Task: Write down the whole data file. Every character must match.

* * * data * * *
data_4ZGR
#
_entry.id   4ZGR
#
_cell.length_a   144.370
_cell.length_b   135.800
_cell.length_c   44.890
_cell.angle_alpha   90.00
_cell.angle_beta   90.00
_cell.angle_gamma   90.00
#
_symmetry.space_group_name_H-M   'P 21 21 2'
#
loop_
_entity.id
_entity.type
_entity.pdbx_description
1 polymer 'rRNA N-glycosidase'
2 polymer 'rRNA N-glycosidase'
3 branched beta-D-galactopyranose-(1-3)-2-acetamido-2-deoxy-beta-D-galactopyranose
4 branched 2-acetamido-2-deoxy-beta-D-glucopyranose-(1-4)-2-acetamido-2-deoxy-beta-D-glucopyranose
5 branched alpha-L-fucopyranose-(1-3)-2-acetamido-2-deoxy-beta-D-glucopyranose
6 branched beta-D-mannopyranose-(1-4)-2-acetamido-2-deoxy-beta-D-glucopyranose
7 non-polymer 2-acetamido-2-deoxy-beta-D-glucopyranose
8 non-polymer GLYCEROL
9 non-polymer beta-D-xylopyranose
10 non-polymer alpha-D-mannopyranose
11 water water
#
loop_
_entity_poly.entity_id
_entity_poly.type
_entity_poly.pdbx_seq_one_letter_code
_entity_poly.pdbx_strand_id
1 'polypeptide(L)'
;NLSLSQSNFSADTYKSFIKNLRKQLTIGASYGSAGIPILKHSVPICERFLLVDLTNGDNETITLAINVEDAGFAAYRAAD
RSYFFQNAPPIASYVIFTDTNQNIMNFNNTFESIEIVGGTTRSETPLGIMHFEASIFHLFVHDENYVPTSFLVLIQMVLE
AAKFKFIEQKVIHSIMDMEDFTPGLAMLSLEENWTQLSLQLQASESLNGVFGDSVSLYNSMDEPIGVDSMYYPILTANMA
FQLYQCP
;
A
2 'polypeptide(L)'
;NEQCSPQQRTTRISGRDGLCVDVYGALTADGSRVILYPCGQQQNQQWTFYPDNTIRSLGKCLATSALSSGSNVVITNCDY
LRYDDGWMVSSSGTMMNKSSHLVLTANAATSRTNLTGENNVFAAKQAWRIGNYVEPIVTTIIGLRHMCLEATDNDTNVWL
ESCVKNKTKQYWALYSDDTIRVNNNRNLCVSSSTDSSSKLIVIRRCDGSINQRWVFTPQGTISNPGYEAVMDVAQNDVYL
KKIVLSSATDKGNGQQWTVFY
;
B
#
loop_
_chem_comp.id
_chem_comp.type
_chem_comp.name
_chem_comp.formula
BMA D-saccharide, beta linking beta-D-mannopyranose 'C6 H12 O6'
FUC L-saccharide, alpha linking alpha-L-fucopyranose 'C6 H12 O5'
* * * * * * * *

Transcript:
data_4ZGR
#
_entry.id   4ZGR
#
_cell.length_a   144.370
_cell.length_b   135.800
_cell.length_c   44.890
_cell.angle_alpha   90.00
_cell.angle_beta   90.00
_cell.angle_gamma   90.00
#
_symmetry.space_group_name_H-M   'P 21 21 2'
#
loop_
_entity.id
_entity.type
_entity.pdbx_description
1 polymer 'rRNA N-glycosidase'
2 polymer 'rRNA N-glycosidase'
3 branched beta-D-galactopyranose-(1-3)-2-acetamido-2-deoxy-beta-D-galactopyranose
4 branched 2-acetamido-2-deoxy-beta-D-glucopyranose-(1-4)-2-acetamido-2-deoxy-beta-D-glucopyranose
5 branched alpha-L-fucopyranose-(1-3)-2-acetamido-2-deoxy-beta-D-glucopyranose
6 branched beta-D-mannopyranose-(1-4)-2-acetamido-2-deoxy-beta-D-glucopyranose
7 non-polymer 2-acetamido-2-deoxy-beta-D-glucopyranose
8 non-polymer GLYCEROL
9 non-polymer beta-D-xylopyranose
10 non-polymer alpha-D-mannopyranose
11 water water
#
loop_
_entity_poly.entity_id
_entity_poly.type
_entity_poly.pdbx_seq_one_letter_code
_entity_poly.pdbx_strand_id
1 'polypeptide(L)'
;NLSLSQSNFSADTYKSFIKNLRKQLTIGASYGSAGIPILKHSVPICERFLLVDLTNGDNETITLAINVEDAGFAAYRAAD
RSYFFQNAPPIASYVIFTDTNQNIMNFNNTFESIEIVGGTTRSETPLGIMHFEASIFHLFVHDENYVPTSFLVLIQMVLE
AAKFKFIEQKVIHSIMDMEDFTPGLAMLSLEENWTQLSLQLQASESLNGVFGDSVSLYNSMDEPIGVDSMYYPILTANMA
FQLYQCP
;
A
2 'polypeptide(L)'
;NEQCSPQQRTTRISGRDGLCVDVYGALTADGSRVILYPCGQQQNQQWTFYPDNTIRSLGKCLATSALSSGSNVVITNCDY
LRYDDGWMVSSSGTMMNKSSHLVLTANAATSRTNLTGENNVFAAKQAWRIGNYVEPIVTTIIGLRHMCLEATDNDTNVWL
ESCVKNKTKQYWALYSDDTIRVNNNRNLCVSSSTDSSSKLIVIRRCDGSINQRWVFTPQGTISNPGYEAVMDVAQNDVYL
KKIVLSSATDKGNGQQWTVFY
;
B
#
loop_
_chem_comp.id
_chem_comp.type
_chem_comp.name
_chem_comp.formula
BMA D-saccharide, beta linking beta-D-mannopyranose 'C6 H12 O6'
FUC L-saccharide, alpha linking alpha-L-fucopyranose 'C6 H12 O5'